The Community Pharmacist Consultation Service (CPCS), one of the flagship elements of the five-year funding settlement announced this summer, launches on October 29. Pharmacies that meet the eligibility criteria can then begin taking referrals for urgent supply of repeat prescriptions and minor ailments such as hay fever or sore throat.
NHS England is incentivising early registration with a “transition payment” aimed at helping pharmacies equip themselves to provide the CPCS, with £900 available to those who sign up by December 1 and £600 to those who do so by January 15.
The CPCS draws on two pilot services – the NHS Urgent Medicine Supply Advanced Service and the Digital Minor Illness Referral Service. It will see NHS 111 operators assess patients’ queries and, where appropriate, recommend that they call a nearby pharmacy that has signed up to the CPCS. A pharmacist will then ask the patient about their condition using a “structured approach”.
A number of consultations are expected to be telephone-only, in which the pharmacist decides it is not necessary for the patient to come to the pharmacy for medication, advice, or a further referral. However, evidence from previous pilots suggests that most patients will be advised to come to a local pharmacy to discuss their condition in the private consultation room.
NHS 111 will also notify the pharmacy that a referral has taken place via electronic messaging. Pharmacy teams will be expected to monitor the CPCS IT system “on an appropriate regularity” to ensure queries are picked up, NHS England said.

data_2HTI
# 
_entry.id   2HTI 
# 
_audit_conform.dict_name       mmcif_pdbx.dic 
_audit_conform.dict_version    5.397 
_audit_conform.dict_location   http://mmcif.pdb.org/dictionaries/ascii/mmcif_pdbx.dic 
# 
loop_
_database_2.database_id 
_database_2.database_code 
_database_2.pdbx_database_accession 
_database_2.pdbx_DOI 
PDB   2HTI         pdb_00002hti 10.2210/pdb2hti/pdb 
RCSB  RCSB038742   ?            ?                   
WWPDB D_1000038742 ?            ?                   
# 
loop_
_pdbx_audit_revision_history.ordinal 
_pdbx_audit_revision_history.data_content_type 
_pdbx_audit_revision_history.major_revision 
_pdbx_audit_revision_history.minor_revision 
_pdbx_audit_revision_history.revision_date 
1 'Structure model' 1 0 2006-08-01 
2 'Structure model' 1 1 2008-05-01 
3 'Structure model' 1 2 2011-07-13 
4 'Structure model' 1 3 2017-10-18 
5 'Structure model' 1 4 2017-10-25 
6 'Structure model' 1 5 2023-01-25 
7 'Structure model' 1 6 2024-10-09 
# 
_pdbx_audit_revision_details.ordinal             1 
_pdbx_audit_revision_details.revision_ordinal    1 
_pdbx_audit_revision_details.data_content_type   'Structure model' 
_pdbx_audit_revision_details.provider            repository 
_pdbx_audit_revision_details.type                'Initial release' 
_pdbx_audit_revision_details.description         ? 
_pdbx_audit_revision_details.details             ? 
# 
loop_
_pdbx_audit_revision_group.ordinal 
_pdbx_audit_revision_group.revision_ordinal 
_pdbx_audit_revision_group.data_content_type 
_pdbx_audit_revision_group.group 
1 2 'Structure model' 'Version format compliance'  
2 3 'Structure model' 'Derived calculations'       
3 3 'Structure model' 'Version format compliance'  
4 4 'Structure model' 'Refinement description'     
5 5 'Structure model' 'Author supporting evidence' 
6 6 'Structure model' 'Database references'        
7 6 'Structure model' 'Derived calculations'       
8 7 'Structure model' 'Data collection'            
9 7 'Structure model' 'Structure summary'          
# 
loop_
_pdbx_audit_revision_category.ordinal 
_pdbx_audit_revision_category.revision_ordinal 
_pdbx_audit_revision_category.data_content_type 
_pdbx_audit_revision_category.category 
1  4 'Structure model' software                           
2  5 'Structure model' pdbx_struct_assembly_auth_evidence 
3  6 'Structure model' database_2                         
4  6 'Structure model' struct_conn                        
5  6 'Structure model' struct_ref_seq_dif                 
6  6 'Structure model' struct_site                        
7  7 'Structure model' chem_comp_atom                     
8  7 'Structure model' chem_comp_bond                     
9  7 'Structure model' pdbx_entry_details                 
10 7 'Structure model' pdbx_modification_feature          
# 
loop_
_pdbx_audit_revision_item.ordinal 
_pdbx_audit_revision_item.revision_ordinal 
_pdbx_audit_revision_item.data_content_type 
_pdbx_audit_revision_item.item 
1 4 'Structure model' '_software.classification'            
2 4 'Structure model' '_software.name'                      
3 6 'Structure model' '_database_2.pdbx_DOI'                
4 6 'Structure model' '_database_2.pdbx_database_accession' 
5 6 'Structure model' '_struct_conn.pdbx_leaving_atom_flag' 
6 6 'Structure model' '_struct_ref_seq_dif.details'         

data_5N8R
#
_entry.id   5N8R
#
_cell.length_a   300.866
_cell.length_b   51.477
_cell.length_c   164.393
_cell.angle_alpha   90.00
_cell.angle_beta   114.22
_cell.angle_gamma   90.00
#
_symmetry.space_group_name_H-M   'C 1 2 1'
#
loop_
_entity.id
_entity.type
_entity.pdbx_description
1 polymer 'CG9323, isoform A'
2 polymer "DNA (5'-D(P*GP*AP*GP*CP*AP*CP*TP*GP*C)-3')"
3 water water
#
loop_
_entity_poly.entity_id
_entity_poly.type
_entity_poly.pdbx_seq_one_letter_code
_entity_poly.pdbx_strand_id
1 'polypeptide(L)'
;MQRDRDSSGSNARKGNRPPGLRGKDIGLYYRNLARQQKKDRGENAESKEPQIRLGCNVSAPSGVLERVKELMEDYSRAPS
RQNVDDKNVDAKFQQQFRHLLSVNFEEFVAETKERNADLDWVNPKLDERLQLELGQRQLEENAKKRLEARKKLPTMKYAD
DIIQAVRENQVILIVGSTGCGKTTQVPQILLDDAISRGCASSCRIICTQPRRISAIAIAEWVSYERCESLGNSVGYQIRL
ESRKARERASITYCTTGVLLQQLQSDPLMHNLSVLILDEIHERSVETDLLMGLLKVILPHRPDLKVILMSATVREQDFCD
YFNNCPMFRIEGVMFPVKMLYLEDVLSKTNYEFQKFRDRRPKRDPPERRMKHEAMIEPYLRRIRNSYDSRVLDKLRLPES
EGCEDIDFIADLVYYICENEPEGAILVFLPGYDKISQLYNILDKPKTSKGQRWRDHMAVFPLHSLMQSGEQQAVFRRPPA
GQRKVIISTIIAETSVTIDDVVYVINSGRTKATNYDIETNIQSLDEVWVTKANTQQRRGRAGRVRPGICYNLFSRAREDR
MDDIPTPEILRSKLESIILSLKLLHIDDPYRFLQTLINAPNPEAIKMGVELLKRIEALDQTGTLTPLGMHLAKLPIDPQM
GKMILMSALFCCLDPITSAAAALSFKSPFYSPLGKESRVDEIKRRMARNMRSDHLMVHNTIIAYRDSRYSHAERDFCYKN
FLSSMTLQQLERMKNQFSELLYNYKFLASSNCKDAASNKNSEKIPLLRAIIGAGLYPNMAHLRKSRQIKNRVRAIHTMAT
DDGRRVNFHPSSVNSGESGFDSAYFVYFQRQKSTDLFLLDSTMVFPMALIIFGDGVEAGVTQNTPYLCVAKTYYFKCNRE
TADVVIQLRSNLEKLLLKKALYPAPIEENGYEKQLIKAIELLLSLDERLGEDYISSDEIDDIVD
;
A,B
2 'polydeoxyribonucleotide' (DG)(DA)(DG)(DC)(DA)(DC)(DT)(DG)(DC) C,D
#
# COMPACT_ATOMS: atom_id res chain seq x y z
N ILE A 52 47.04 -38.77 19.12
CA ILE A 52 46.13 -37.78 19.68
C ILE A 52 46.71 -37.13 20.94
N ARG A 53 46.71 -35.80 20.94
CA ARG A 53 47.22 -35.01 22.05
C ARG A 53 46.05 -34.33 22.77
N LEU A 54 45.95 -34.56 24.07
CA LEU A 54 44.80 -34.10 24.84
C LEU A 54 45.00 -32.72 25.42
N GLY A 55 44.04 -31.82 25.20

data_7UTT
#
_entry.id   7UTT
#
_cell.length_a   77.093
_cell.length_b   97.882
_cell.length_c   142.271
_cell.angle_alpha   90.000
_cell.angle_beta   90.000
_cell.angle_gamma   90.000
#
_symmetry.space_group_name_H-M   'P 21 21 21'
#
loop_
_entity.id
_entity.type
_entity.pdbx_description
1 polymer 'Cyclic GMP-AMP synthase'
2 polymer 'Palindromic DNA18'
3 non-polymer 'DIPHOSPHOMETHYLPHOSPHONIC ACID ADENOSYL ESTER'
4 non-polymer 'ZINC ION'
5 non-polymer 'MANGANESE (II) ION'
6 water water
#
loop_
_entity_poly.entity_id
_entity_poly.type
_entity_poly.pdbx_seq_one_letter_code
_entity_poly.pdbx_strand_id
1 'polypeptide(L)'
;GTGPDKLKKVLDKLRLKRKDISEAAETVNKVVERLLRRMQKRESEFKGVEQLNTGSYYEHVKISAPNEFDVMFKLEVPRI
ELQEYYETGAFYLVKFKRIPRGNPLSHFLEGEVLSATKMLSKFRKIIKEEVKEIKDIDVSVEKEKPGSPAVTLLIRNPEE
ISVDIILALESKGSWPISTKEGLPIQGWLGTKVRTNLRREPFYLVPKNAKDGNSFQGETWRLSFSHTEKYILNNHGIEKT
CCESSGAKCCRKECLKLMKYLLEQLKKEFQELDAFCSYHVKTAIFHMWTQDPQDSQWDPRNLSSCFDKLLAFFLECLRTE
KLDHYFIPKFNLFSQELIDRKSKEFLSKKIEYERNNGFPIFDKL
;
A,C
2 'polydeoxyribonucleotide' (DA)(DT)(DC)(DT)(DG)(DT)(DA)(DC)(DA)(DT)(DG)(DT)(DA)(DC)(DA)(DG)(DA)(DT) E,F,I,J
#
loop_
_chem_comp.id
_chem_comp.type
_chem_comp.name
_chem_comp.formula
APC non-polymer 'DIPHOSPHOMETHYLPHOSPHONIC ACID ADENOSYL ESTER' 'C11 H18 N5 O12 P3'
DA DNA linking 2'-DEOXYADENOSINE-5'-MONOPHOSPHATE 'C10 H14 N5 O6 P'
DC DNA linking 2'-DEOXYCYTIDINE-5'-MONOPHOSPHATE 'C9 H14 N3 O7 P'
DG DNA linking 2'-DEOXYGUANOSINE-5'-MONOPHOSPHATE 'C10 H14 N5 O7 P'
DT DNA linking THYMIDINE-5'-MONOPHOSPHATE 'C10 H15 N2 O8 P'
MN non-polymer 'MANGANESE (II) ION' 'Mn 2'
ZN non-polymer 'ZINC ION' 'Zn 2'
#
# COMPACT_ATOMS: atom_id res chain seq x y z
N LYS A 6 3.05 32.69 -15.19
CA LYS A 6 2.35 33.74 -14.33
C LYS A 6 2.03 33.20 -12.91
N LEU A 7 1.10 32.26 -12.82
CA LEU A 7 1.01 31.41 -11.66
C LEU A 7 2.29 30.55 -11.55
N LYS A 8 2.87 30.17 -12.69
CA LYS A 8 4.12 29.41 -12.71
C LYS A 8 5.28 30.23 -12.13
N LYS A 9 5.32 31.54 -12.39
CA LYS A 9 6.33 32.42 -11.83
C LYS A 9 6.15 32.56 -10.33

Pharmacies can now register to provide the CPCS via the NHSBSA ‘Manage your service’ (MYS) portal.
Eligibility criteria include having a “clearly designated” consultation room, SCR access, ensuring all team members involved in providing the service are appropriately trained, and having SOPs in place to provide the service.
NHS England said that the skill demands the CPCS will place on pharmacists are “core competencies for all pharmacists” but said those providing the service should ensure they can assess clinical needs and spot red flags.
Deputy chief pharmaceutical officer Dr Bruce Warner said the CPCS “represents a major step change in the service the NHS provides to patients, and fully uses the clinical skills and expertise local pharmacists have to offer as the ‘go to first’ point of call for people with minor illnesses”.
Dr Warner said the NHS wanted pharmacies to begin registering for the CPCS “so we have it up and running across the country for the benefit of patients this winter”.
The service “establishes community pharmacists as a major clinical provider within the NHS,” he added.
PSNC director of NHS services Alastair Buxton commented: “During the contract negotiations it became clear that the implementation of this service was of the highest priority for the NHS and Government.
“If community pharmacy can deliver this service successfully, it will secure our place at the heart of primary care and will give the sector leverage for the future. If we choose to ignore what our customer wants, we will not be able to gain that leverage.”
RPS English Pharmacy Board chair Claire Anderson said the service was a “win-win” for patients and community pharmacists, while NPA chief executive Mark Lyonette said that although taking on services would be “difficult to do with static funding”, the CPCS was “strategically important”.